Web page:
Foreign demand boosts Japan's machine orders

Chris Scicluna

Equity markets mixed in Asia today following new highs on Wall Street
Notwithstanding an upside surprise in the US CPI report for March – albeit with the 0.3%M/M lift in the core index largely reflecting the normalisation of prices depressed by the winter surge in coronavirus cases – Treasury yields moved lower yesterday. Assisted by a 30Y auction that went better than investors had expected, the 10Y note closed down 4bps at 1.62%. And so despite US federal agencies recommending the pausing of Johnson and Johnson’s Covid-19 vaccine following instances of severe blood-clotting in a small number of patients, the S&P500 went on to post a gain of 0.3% and thus closed at a new record high, while the Nasdaq advanced 1.1%. The greenback reacted negatively to the CPI report, with losses recorded again almost all major counterparts sending DXY to its lowest level since mid-March.

Against that background, it has been a somewhat mixed day for markets in Asia. In Japan the TOPIX declined 0.3% as $/¥ slipped below 109, domestic machinery orders fell far short of expectations and worries persisted about the impact of new virus curbs just 100 days out from the scheduled start of the Tokyo Olympics. Equities were also slightly weaker in Singapore, where a slightly stronger-than-expected lift in GDP in Q1 (2.0%Q/Q) and the MAS’s forecast that growth this year would exceed the official 4-6%Y/Y range saw the Monetary Authority drop its forecast that accommodative policy settings would be required “for some time”. That said, there was no sign that the MAS is considering a near-term tightening of policy, with the central bank forecasting that core inflation will remain low this year. In China, where investors are now awaiting Friday’s Q1 GDP report, the CSI300 advanced ½%, while shares are up more than 1% in Hong Kong.

In Australia, despite news of a further lift in domestic consumer confidence to a more than 10-year high, the yield on 10Y AGCB’s fell 5bps to 1.75%, largely mimicking the decline in UST yields. Kiwi bond yields were also dragged lower by the rally in USTs, even as the RBNZ made no changes to settings at its latest policy review. The Bank noted that it remained prepared to lower the OCR if required, and that the outlook for employment and inflation meant that a retightening of policy remained unlikely for some time. However, the Kiwi dollar still firmed after the review, with investors perhaps noting the RBNZ’s acknowledgment of an improved global economic outlook.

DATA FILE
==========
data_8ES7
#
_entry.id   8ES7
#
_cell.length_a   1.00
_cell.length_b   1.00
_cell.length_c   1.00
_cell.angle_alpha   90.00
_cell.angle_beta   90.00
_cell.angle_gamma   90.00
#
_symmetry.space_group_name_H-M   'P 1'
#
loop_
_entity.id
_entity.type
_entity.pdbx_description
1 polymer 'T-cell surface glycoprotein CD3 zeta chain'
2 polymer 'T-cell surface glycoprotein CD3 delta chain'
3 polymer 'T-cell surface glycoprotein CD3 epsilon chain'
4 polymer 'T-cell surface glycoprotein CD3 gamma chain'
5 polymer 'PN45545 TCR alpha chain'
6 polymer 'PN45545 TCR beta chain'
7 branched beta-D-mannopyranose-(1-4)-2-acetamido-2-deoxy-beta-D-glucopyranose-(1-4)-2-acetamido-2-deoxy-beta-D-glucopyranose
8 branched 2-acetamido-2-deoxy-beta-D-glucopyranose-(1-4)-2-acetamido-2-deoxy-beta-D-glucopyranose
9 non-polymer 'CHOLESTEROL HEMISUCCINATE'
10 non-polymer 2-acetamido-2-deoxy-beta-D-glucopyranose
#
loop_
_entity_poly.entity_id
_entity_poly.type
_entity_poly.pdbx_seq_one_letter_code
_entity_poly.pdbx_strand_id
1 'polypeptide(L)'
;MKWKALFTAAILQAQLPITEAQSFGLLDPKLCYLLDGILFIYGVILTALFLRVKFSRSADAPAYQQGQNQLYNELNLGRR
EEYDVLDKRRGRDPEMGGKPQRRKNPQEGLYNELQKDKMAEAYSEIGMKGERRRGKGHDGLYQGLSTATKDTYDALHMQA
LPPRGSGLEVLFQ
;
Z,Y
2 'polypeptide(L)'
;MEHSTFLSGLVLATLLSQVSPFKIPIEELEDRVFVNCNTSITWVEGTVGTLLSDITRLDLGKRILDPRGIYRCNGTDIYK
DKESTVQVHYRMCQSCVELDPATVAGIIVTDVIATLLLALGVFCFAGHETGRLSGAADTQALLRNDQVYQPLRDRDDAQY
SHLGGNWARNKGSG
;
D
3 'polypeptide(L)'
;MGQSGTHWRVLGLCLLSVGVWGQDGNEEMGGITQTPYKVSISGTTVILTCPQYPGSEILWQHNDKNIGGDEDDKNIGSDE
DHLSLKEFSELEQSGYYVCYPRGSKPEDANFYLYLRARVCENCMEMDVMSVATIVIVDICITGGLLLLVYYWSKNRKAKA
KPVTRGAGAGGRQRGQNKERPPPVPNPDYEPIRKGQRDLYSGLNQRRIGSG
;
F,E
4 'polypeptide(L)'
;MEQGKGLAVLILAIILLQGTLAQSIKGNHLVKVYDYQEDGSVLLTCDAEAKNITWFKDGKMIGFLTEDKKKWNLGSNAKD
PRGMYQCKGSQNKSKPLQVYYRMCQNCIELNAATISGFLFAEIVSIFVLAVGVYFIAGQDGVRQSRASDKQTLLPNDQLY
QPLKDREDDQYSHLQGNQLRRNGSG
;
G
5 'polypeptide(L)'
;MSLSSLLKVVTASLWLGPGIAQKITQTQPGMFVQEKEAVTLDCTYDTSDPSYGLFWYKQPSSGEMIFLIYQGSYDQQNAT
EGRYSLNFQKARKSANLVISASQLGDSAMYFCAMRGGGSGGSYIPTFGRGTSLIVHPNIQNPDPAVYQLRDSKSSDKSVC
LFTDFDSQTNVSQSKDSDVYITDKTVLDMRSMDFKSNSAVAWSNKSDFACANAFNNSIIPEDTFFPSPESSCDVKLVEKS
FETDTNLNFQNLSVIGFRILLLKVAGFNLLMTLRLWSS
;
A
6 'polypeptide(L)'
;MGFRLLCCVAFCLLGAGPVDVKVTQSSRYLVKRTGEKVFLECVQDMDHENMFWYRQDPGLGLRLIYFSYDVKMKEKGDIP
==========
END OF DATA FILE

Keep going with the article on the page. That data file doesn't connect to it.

Foreign demand boosts Japan’s machine orders, but core domestic orders fall steeply
As far as data were concerned, the focus in Japan today was on the Cabinet Office’s machine orders report for February, which provided some good news for exporters but not for those firms dependent on the domestic market. Total machine orders surged 26.4%M/M in February and so were up 40.7%Y/Y, propelled higher by an impressive but ultimately unsustainable 76.2%M/M jump in foreign orders (now up almost 116%Y/Y). This result is consistent with the sharp pickup in external demand indicated by the JMTBA’s machine tool order series.

Less encouragingly, the closely-followed measure of core private domestic orders (which excludes volatile items such as ships and capex by electricity companies) fell by 8.5%M/M, following on from the 4.5%M/M decline registered in January. This outcome, which compared very unfavourably with the 2.5%M/M rebound anticipated by the market, left core orders down 7.5%Y/Y. It also means that over the first two months of Q1, core orders are tracking 5% below the average level recorded during Q4. So, in the absence of a substantial rebound in March, it now appears that orders are on track to meet the 6.0%Q/Q decline that pessimistic machinery producing firms had forecast at the beginning of the quarter, albeit coming after a 12.9%Q/Q lift in orders in Q4. And this would leave core orders down almost 10%Y/Y in FY20. Fortunately, the BoJ’s recent Tankan survey points to some optimism that firms’ capital spending will lift in FY21.

In the detail, orders from the domestic manufacturing sector fell a further 5.5%M/M in February, with orders from the non-ferrous metals sector declining sharply from last month’s more than three-year high. As a result, manufacturing orders were down 2.8%Y/Y, compared with the 1.1%Y/Y increase reported in January. Core orders from the non-manufacturing sector fell an even sharper 10.9%M/M in February, adding to the 8.9%M/M correction in January. As a result, these orders were down 10.1%Y/Y, compared with the 1.7%Y/Y lift reported in January. The monthly decline appears to have been reasonably broad-based, with the residual ‘other non-manufacturing’ category declining more than 27%M/M to a level even weaker than seen during the first wave of the pandemic, while construction orders fell more than 10%M/M to a 4-month low. Finally, government orders, which are typically volatile, rebounded 17%M/M in February following a near 28%M/M slump a month earlier, and so were up 3.5%Y/Y.